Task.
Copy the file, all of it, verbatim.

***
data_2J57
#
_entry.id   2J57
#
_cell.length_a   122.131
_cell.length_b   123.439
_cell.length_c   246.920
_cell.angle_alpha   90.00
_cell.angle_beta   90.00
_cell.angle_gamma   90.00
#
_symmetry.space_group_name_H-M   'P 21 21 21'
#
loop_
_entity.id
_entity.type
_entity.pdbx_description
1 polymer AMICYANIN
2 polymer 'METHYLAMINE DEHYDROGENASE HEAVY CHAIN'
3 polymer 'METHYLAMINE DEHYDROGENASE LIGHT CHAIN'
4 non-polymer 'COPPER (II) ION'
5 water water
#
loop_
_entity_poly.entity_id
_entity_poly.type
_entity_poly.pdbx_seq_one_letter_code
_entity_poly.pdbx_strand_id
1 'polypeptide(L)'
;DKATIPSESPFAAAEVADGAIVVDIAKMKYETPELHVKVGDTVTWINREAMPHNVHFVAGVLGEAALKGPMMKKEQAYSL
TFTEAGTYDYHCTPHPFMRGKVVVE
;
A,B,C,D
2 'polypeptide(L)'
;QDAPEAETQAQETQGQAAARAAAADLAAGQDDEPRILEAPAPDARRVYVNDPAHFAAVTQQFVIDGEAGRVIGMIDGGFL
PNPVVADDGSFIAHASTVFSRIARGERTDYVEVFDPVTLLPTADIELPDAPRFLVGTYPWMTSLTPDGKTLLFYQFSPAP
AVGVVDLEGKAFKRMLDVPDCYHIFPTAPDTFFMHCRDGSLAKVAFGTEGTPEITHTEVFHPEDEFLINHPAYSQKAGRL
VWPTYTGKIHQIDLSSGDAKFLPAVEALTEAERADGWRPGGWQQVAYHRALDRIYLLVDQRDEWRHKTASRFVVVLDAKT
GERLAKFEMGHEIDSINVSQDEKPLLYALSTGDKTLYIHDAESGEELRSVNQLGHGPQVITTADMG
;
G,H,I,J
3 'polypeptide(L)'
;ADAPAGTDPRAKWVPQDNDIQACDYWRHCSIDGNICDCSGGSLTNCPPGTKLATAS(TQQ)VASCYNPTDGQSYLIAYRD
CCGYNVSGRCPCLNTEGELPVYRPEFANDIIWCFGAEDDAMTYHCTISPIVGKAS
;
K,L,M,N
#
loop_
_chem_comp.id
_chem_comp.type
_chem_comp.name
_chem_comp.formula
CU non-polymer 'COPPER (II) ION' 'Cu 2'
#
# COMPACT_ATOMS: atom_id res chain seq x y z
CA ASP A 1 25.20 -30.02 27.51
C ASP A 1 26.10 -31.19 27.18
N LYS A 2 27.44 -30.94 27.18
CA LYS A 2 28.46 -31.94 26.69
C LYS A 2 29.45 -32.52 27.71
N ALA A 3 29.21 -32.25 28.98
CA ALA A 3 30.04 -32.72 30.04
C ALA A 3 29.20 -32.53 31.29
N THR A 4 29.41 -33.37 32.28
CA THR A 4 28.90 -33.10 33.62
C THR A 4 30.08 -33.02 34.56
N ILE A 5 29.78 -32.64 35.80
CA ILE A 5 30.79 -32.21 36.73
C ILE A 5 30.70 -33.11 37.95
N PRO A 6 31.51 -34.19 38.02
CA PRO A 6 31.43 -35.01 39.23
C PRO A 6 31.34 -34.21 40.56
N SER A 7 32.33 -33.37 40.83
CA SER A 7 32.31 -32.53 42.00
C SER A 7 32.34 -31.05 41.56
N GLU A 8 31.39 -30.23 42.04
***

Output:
data_2J57
#
_entry.id   2J57
#
_cell.length_a   122.131
_cell.length_b   123.439
_cell.length_c   246.920
_cell.angle_alpha   90.00
_cell.angle_beta   90.00
_cell.angle_gamma   90.00
#
_symmetry.space_group_name_H-M   'P 21 21 21'
#
loop_
_entity.id
_entity.type
_entity.pdbx_description
1 polymer AMICYANIN
2 polymer 'METHYLAMINE DEHYDROGENASE HEAVY CHAIN'
3 polymer 'METHYLAMINE DEHYDROGENASE LIGHT CHAIN'
4 non-polymer 'COPPER (II) ION'
5 water water
#
loop_
_entity_poly.entity_id
_entity_poly.type
_entity_poly.pdbx_seq_one_letter_code
_entity_poly.pdbx_strand_id
1 'polypeptide(L)'
;DKATIPSESPFAAAEVADGAIVVDIAKMKYETPELHVKVGDTVTWINREAMPHNVHFVAGVLGEAALKGPMMKKEQAYSL
TFTEAGTYDYHCTPHPFMRGKVVVE
;
A,B,C,D
2 'polypeptide(L)'
;QDAPEAETQAQETQGQAAARAAAADLAAGQDDEPRILEAPAPDARRVYVNDPAHFAAVTQQFVIDGEAGRVIGMIDGGFL
PNPVVADDGSFIAHASTVFSRIARGERTDYVEVFDPVTLLPTADIELPDAPRFLVGTYPWMTSLTPDGKTLLFYQFSPAP
AVGVVDLEGKAFKRMLDVPDCYHIFPTAPDTFFMHCRDGSLAKVAFGTEGTPEITHTEVFHPEDEFLINHPAYSQKAGRL
VWPTYTGKIHQIDLSSGDAKFLPAVEALTEAERADGWRPGGWQQVAYHRALDRIYLLVDQRDEWRHKTASRFVVVLDAKT
GERLAKFEMGHEIDSINVSQDEKPLLYALSTGDKTLYIHDAESGEELRSVNQLGHGPQVITTADMG
;
G,H,I,J
3 'polypeptide(L)'
;ADAPAGTDPRAKWVPQDNDIQACDYWRHCSIDGNICDCSGGSLTNCPPGTKLATAS(TQQ)VASCYNPTDGQSYLIAYRD
CCGYNVSGRCPCLNTEGELPVYRPEFANDIIWCFGAEDDAMTYHCTISPIVGKAS
;
K,L,M,N
#
loop_
_chem_comp.id
_chem_comp.type
_chem_comp.name
_chem_comp.formula
CU non-polymer 'COPPER (II) ION' 'Cu 2'
#
# COMPACT_ATOMS: atom_id res chain seq x y z
CA ASP A 1 25.20 -30.02 27.51
C ASP A 1 26.10 -31.19 27.18
N LYS A 2 27.44 -30.94 27.18
CA LYS A 2 28.46 -31.94 26.69
C LYS A 2 29.45 -32.52 27.71
N ALA A 3 29.21 -32.25 28.98
CA ALA A 3 30.04 -32.72 30.04
C ALA A 3 29.20 -32.53 31.29
N THR A 4 29.41 -33.37 32.28
CA THR A 4 28.90 -33.10 33.62
C THR A 4 30.08 -33.02 34.56
N ILE A 5 29.78 -32.64 35.80
CA ILE A 5 30.79 -32.21 36.73
C ILE A 5 30.70 -33.11 37.95
N PRO A 6 31.51 -34.19 38.02
CA PRO A 6 31.43 -35.01 39.23
C PRO A 6 31.34 -34.21 40.56
N SER A 7 32.33 -33.37 40.83
CA SER A 7 32.31 -32.53 42.00
C SER A 7 32.34 -31.05 41.56
N GLU A 8 31.39 -30.23 42.04